What We Do

We give youth tools to shape their own future and the future of their communities. Every year we reach 3,000 working class immigrant youth and youth of color with innovative peer-led college access support, creative arts and media programs,  youth-focused political education and more. In this way, we address the overlapping crises of under-resourced schools, biased school discipline, and lack of access to college and career opportunities that disproportionately harm our communities.

Our youth-led organizing campaigns have helped reform biased policing, made schools more inclusive and supportive, and elevated the struggle of immigrant students to get to college.  Our youth members are leaders of some of the city and state’s most vibrant and effective campaigns on immigrant rights, criminal justice and more.

See How We're Supporting Youth Leaders
How We're Helping

MRNY deeply values youth voices. We invest heavily in mentorship and support for young people and ensure that youth help guide every aspect of our organization. Youth serve on our board of directors alongside adult members and lead our most important work. Many of our staff started as youth members, including our two Co-Directors of Organizing.  

Our youth are working to dismantle the school-to-prison and the school-to-deportation pipelines. Our youth members organized successfully for the expanded Student Safety Act, a very strong law that requires the city to release detailed data showing harsh inequities in school discipline. Our work also helped bring about a ban on suspensions for the youngest students, in kindergarten through 2nd grade, and prompted the mayor to ensure that federal immigration enforcement can’t enter public schools.

We have been at the forefront of the national movement for community schools, which elevates student leadership and brings together an array of services — from health clinics to legal services — for students and their families.  We designed and are helping to refine and implement the Bushwick Campus Community School which prioritizes the voices of students and parents, and provides wraparound services to over 1,300 students and their families. The city’s last schools chancellor visited our school to talk to our youth leaders about the success of the college access program.  

of seniors
at MRNY’s Bushwick Campus are accepted to college
Fast Facts
  • The city is replicating our college access program in 34 schools across the city, reaching 17,000 students.
  • More than a decade of organizing has resulted in reductions of suspensions by 32%, arrests and summonses in school by 27%, and suspensions for insubordination by 81% in New York City schools.
  • Our work secured $2.4 million for a restorative justice initiative including 25 schools, built from our design.
  • Every summer, YPP brings together 100 youth across our offices for a six week intensive summer action program that teaches civic engagement skills and involves young people in organizing campaigns.
Meet Zuleima

Zuleima arrived from Mexico when she was 10 because her parents sought better opportunities for Zuleima and her brother. Our attorneys helped Zuleima apply for DACA, which enabled her to get a job, travel abroad, and attend college. She later became the first in her family to graduate! Through MRNY’s Youth Power Project, she helped organize for immigrant rights, which gave her the confidence to speak out about her own experience.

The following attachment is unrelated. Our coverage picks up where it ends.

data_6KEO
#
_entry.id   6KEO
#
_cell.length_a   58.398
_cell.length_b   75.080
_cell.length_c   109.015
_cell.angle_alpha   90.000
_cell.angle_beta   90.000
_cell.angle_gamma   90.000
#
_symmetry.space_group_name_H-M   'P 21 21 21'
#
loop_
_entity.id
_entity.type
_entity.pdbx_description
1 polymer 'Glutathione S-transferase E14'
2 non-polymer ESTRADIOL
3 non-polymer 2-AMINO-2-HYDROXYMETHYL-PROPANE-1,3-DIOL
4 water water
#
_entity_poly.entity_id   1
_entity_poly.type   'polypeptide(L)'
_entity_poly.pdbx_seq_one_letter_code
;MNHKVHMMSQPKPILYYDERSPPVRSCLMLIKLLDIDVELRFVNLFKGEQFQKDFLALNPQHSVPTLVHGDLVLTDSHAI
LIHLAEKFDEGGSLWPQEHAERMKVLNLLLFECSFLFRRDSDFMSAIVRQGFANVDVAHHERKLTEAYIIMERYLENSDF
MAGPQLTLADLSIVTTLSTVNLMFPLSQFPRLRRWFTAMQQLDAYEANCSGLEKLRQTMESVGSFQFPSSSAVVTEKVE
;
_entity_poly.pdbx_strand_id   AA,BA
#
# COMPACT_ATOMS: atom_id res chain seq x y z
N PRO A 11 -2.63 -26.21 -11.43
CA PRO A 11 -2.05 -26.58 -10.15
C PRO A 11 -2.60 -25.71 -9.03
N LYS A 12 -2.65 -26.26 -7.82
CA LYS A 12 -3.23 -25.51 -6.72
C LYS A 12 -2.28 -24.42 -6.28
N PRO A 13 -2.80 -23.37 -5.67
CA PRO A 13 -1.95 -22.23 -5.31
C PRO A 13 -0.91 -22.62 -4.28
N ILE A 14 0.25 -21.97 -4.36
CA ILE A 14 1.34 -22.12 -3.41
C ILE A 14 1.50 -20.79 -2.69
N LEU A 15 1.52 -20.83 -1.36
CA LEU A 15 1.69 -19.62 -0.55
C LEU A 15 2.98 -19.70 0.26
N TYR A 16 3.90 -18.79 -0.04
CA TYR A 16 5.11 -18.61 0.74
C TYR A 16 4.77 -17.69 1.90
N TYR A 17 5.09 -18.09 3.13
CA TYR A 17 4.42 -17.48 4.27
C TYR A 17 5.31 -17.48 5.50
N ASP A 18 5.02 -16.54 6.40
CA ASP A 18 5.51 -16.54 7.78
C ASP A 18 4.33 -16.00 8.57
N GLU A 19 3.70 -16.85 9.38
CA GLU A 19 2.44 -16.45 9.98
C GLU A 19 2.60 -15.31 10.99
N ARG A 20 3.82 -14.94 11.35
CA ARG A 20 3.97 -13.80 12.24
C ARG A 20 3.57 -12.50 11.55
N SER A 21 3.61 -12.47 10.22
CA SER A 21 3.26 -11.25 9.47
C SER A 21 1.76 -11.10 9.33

Most recently, Zuleima has put herself on the front lines, leading a 3,000-person march to defend DACA, and writing an open letter to President Trump in the New York Daily News.

Support the critical work of MRNY’s youth leaders

Related Links

Resource Guide
Scholarships for Undocumented Students
Read more
Read more
Leadership Development
Read more

Related Press

New York Daily News

Students rip de Blasio for ignoring their concerns on school safety during town hall

Mayor de Blasio’s post-Parkland student town hall on gun violence turned into a referendum on the city’s school safety agents and use of metal detectors — with teens on both ends of the ideological spectrum saying the mayor wasn’t listening. “I think he disregarded the whole point of this meeting, which was to hear the…

El Diario

Estudiantes toman en sus propias manos la lucha contra el ‘bullying’

Stephanie Valera tiene apenas 17 años, y además de sus responsabilidades escolares para aprobar el último grado de secundaria, que cursa actualmente en la Escuela Bushwick, en Brooklyn, se ha convertido en una líder que lucha contra los conflictos entre sus compañeros. Junto a otros estudiantes, entrenados para esa tarea, la mexicana es una de…

Gotham Gazette

This Must Be The Year For The New York Dream Act, A Game-Changer For Immigrant Youth Like Me

On Monday the New York State Assembly passed the New York Dream Act. For immigrant youth like me, this legislation would be a game-changer. I am a Dreamer. I came to this country at the age of two from Mexico. I am an American through and through. I have worked hard to get ahead. I’ve…